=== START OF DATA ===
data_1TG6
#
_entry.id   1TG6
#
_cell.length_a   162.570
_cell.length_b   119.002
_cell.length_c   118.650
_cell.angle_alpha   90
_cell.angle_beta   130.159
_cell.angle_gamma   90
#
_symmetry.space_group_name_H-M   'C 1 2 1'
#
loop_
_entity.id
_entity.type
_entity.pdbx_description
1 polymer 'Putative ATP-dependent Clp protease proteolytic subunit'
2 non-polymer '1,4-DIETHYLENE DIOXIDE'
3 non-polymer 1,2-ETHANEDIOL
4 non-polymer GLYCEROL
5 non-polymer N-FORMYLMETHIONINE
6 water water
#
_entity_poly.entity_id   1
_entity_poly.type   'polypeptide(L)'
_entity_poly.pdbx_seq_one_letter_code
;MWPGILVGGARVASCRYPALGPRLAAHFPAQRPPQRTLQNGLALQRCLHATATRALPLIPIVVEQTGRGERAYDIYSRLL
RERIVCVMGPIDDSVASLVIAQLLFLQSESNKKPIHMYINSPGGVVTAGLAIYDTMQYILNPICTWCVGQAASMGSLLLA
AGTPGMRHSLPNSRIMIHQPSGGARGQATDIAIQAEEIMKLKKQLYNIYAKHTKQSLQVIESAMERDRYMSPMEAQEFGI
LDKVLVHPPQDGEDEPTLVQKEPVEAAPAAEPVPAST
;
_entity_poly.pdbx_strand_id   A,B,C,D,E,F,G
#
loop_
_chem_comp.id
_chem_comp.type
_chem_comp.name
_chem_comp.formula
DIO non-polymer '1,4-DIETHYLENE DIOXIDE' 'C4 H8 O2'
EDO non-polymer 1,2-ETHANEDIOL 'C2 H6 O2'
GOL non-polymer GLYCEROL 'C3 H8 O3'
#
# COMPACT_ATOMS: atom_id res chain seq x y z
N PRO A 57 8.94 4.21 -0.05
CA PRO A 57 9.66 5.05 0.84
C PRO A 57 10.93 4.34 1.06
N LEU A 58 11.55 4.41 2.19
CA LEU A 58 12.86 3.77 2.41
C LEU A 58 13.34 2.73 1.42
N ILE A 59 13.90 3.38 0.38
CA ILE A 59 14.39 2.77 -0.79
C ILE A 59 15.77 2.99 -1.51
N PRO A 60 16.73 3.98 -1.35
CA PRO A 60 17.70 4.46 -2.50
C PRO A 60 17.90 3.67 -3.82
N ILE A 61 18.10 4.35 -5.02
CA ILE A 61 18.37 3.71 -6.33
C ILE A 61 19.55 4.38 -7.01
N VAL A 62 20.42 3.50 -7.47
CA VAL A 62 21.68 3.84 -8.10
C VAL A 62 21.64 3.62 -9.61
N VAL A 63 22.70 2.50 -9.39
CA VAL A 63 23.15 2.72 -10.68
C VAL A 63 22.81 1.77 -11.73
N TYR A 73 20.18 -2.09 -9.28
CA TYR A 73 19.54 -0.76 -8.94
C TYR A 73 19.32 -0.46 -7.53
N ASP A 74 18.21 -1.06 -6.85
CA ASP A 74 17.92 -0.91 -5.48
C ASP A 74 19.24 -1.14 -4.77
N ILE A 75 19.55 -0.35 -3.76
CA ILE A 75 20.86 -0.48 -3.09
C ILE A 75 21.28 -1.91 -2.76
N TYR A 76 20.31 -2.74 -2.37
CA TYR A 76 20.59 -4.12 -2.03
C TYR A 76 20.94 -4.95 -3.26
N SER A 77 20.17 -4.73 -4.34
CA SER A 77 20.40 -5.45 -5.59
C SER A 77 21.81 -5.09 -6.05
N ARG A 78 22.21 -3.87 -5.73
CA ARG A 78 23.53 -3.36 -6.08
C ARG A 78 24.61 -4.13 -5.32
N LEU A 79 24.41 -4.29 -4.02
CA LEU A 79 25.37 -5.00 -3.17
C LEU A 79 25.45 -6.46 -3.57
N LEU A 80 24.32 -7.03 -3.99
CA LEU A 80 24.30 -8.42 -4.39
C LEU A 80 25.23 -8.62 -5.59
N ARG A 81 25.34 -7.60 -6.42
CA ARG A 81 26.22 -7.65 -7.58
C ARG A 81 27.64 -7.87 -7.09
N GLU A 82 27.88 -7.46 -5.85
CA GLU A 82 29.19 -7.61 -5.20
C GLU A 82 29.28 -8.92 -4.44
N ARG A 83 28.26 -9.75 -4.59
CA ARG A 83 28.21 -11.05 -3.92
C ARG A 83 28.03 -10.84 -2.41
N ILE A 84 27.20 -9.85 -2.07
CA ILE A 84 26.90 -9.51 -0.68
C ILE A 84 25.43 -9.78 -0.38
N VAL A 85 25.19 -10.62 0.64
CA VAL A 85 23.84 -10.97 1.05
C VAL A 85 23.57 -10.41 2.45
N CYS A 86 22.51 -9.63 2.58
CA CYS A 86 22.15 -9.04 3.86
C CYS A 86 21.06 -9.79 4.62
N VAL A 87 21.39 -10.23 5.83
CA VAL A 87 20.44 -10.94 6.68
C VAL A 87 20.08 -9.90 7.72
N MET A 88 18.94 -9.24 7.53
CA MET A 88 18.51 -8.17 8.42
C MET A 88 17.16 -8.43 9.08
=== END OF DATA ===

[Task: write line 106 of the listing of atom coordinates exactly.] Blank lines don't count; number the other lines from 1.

CA CYS A 86 22.15 -9.04 3.86